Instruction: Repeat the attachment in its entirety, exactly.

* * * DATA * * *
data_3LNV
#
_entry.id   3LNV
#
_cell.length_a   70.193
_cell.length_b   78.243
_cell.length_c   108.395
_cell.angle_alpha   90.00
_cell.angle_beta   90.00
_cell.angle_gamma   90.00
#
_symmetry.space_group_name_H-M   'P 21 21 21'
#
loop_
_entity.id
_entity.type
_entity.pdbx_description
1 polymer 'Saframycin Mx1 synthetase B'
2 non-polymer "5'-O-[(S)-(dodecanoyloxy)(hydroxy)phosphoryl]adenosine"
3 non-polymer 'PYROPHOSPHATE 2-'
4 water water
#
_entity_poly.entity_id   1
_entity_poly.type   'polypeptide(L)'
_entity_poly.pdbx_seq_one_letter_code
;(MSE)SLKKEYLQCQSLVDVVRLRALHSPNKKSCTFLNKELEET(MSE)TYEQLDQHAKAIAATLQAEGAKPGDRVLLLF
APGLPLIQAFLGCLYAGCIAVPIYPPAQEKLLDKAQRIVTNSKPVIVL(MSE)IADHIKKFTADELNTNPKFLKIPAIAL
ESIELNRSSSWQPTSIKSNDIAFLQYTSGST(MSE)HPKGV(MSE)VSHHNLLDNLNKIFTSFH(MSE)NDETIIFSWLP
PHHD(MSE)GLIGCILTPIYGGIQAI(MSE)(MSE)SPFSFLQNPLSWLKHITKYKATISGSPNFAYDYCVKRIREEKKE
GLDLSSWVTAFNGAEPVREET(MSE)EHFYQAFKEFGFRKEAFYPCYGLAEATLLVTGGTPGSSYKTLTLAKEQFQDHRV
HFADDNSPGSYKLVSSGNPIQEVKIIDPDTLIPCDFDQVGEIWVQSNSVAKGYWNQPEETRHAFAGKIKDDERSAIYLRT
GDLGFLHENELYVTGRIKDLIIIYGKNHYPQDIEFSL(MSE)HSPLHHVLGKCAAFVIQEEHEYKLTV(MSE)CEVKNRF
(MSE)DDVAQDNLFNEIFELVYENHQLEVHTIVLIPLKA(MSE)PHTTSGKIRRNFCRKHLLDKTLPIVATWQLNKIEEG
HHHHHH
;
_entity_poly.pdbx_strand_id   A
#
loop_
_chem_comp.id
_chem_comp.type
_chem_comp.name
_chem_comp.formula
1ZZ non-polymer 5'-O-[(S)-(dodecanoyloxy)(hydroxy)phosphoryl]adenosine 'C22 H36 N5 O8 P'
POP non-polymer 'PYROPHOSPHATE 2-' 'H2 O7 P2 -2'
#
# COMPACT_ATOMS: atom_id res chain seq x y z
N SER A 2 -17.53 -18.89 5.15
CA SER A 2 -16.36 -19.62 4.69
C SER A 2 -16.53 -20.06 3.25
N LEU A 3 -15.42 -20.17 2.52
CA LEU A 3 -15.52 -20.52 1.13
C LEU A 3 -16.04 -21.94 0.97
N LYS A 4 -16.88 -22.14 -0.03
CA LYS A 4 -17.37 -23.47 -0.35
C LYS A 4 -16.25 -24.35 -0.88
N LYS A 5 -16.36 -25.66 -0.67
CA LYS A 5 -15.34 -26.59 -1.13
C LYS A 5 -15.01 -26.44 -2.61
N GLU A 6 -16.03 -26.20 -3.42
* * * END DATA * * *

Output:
data_3LNV
#
_entry.id   3LNV
#
_cell.length_a   70.193
_cell.length_b   78.243
_cell.length_c   108.395
_cell.angle_alpha   90.00
_cell.angle_beta   90.00
_cell.angle_gamma   90.00
#
_symmetry.space_group_name_H-M   'P 21 21 21'
#
loop_
_entity.id
_entity.type
_entity.pdbx_description
1 polymer 'Saframycin Mx1 synthetase B'
2 non-polymer "5'-O-[(S)-(dodecanoyloxy)(hydroxy)phosphoryl]adenosine"
3 non-polymer 'PYROPHOSPHATE 2-'
4 water water
#
_entity_poly.entity_id   1
_entity_poly.type   'polypeptide(L)'
_entity_poly.pdbx_seq_one_letter_code
;(MSE)SLKKEYLQCQSLVDVVRLRALHSPNKKSCTFLNKELEET(MSE)TYEQLDQHAKAIAATLQAEGAKPGDRVLLLF
APGLPLIQAFLGCLYAGCIAVPIYPPAQEKLLDKAQRIVTNSKPVIVL(MSE)IADHIKKFTADELNTNPKFLKIPAIAL
ESIELNRSSSWQPTSIKSNDIAFLQYTSGST(MSE)HPKGV(MSE)VSHHNLLDNLNKIFTSFH(MSE)NDETIIFSWLP
PHHD(MSE)GLIGCILTPIYGGIQAI(MSE)(MSE)SPFSFLQNPLSWLKHITKYKATISGSPNFAYDYCVKRIREEKKE
GLDLSSWVTAFNGAEPVREET(MSE)EHFYQAFKEFGFRKEAFYPCYGLAEATLLVTGGTPGSSYKTLTLAKEQFQDHRV
HFADDNSPGSYKLVSSGNPIQEVKIIDPDTLIPCDFDQVGEIWVQSNSVAKGYWNQPEETRHAFAGKIKDDERSAIYLRT
GDLGFLHENELYVTGRIKDLIIIYGKNHYPQDIEFSL(MSE)HSPLHHVLGKCAAFVIQEEHEYKLTV(MSE)CEVKNRF
(MSE)DDVAQDNLFNEIFELVYENHQLEVHTIVLIPLKA(MSE)PHTTSGKIRRNFCRKHLLDKTLPIVATWQLNKIEEG
HHHHHH
;
_entity_poly.pdbx_strand_id   A
#
loop_
_chem_comp.id
_chem_comp.type
_chem_comp.name
_chem_comp.formula
1ZZ non-polymer 5'-O-[(S)-(dodecanoyloxy)(hydroxy)phosphoryl]adenosine 'C22 H36 N5 O8 P'
POP non-polymer 'PYROPHOSPHATE 2-' 'H2 O7 P2 -2'
#
# COMPACT_ATOMS: atom_id res chain seq x y z
N SER A 2 -17.53 -18.89 5.15
CA SER A 2 -16.36 -19.62 4.69
C SER A 2 -16.53 -20.06 3.25
N LEU A 3 -15.42 -20.17 2.52
CA LEU A 3 -15.52 -20.52 1.13
C LEU A 3 -16.04 -21.94 0.97
N LYS A 4 -16.88 -22.14 -0.03
CA LYS A 4 -17.37 -23.47 -0.35
C LYS A 4 -16.25 -24.35 -0.88
N LYS A 5 -16.36 -25.66 -0.67
CA LYS A 5 -15.34 -26.59 -1.13
C LYS A 5 -15.01 -26.44 -2.61
N GLU A 6 -16.03 -26.20 -3.42